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Nick Gaetano
"Unnatural Selections"

December 9-31, 2010
Reception for the artist: December 9, 7-9pm
In conjunction with the Downtown Art Walk



In contemporary times the nature/technology bifurcation stares us in the face more starkly as each day goes by. It makes sense that the (often dysphoric) culture it creates would become more apparent in the implications evinced by practices of artists who use these technologies. Digital photography is a particularly telling case because its analog roots are deep—photography was one of the first new technologies that took some 50 years to make a foray into the 'fine art' canon, replete with its theoretical discourse. Digital photography has taken some time to be accepted, and new ideas and have arisen regarding this usage over the course of that time as well.

In the genre of nature photography, the collision between the technology of the digital capture device and printer and the 'reality' of the subject itself undergoes an obligatory interplay that can take on two directions. One would be the exact and artful representation of the subject where the goal is to make the most clean and perfect image possible, something not possible in the digital realm a decade ago—but now wholly achievable. The other is where the use of camera blur, grain or pixelation, and other artifacts of the technology itself are embraced and integrated into the image. While the first direction is laudable and entirely legitimate, I find the second particularly fascinating as it delves into what is there in the technology itself as it intertwines with its subject and, consciously or not, explores the implications of that relationship. In this case it becomes the more narrow relationship between digital imaging and "nature" which it "captures" and "shoots."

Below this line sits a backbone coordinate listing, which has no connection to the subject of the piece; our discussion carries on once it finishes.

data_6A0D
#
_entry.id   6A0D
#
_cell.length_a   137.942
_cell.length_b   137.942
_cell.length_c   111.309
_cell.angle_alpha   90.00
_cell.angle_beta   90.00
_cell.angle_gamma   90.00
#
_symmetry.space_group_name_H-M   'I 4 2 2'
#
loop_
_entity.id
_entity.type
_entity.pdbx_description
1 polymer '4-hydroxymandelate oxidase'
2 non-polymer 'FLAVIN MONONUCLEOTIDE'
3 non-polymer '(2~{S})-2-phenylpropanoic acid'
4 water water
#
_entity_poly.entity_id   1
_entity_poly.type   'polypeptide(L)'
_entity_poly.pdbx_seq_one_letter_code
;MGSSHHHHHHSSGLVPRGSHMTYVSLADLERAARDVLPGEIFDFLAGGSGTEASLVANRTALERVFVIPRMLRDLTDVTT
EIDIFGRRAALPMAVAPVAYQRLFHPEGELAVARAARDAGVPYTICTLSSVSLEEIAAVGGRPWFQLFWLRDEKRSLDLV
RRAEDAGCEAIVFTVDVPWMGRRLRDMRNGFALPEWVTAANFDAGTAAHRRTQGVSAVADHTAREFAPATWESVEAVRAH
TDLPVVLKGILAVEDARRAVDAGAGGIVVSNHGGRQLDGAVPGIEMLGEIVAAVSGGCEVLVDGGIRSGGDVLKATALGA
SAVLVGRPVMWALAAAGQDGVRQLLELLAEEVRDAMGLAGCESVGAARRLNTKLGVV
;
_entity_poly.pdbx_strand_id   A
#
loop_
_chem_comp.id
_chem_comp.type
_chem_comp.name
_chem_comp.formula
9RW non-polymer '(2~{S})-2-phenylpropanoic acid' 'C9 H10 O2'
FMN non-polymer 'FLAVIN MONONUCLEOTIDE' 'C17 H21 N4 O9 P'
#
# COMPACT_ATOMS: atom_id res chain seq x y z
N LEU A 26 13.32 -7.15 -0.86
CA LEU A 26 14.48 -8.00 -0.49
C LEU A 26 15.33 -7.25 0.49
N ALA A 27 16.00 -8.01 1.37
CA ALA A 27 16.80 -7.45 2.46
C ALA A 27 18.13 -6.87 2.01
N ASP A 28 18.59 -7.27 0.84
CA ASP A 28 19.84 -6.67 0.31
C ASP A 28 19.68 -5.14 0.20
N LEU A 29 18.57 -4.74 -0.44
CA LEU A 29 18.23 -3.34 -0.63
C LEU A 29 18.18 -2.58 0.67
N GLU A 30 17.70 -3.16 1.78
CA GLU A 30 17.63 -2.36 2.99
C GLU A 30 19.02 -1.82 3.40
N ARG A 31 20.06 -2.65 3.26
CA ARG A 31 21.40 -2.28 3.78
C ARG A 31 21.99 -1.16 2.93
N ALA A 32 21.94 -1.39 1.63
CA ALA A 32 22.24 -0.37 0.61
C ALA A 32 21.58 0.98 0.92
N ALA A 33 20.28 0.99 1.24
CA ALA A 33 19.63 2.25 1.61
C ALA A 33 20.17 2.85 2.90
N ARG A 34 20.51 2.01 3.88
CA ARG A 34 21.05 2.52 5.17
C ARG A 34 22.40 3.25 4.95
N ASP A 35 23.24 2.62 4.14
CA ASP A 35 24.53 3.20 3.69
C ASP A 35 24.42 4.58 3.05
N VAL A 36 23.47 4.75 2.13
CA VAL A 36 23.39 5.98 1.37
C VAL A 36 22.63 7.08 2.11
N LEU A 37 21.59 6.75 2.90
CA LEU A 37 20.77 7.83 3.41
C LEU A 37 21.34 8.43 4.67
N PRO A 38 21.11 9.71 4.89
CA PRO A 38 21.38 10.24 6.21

In Nick Gaetano's prolific opus, there can be found a distinct series of natural landscapes where this second type of practice is explored with amazing verve. He distills the enormous array of possibilities available to "bugger up" an image to a few techniques that produce a moody dreamy vision. In these images we can find within a technologically aesthetesized nature a euphoric sense of balance rather than a toxic clash of agendas. This is achieved by his enormous gifts in the delicate direction of our perceptions which is informed in a large part by his experience as a painter—the much, much older imaging technology. Here form takes on not only a mood but indicates a healthy direction where the "unnatural" is not necessarily a disconnect from those qualities in our best interest to keep and safeguard within the "natural" world. Gaetano's images are not "captured" and "shot" but rather let free to live and evolve on their own as we gaze and interpret them with great pleasure.



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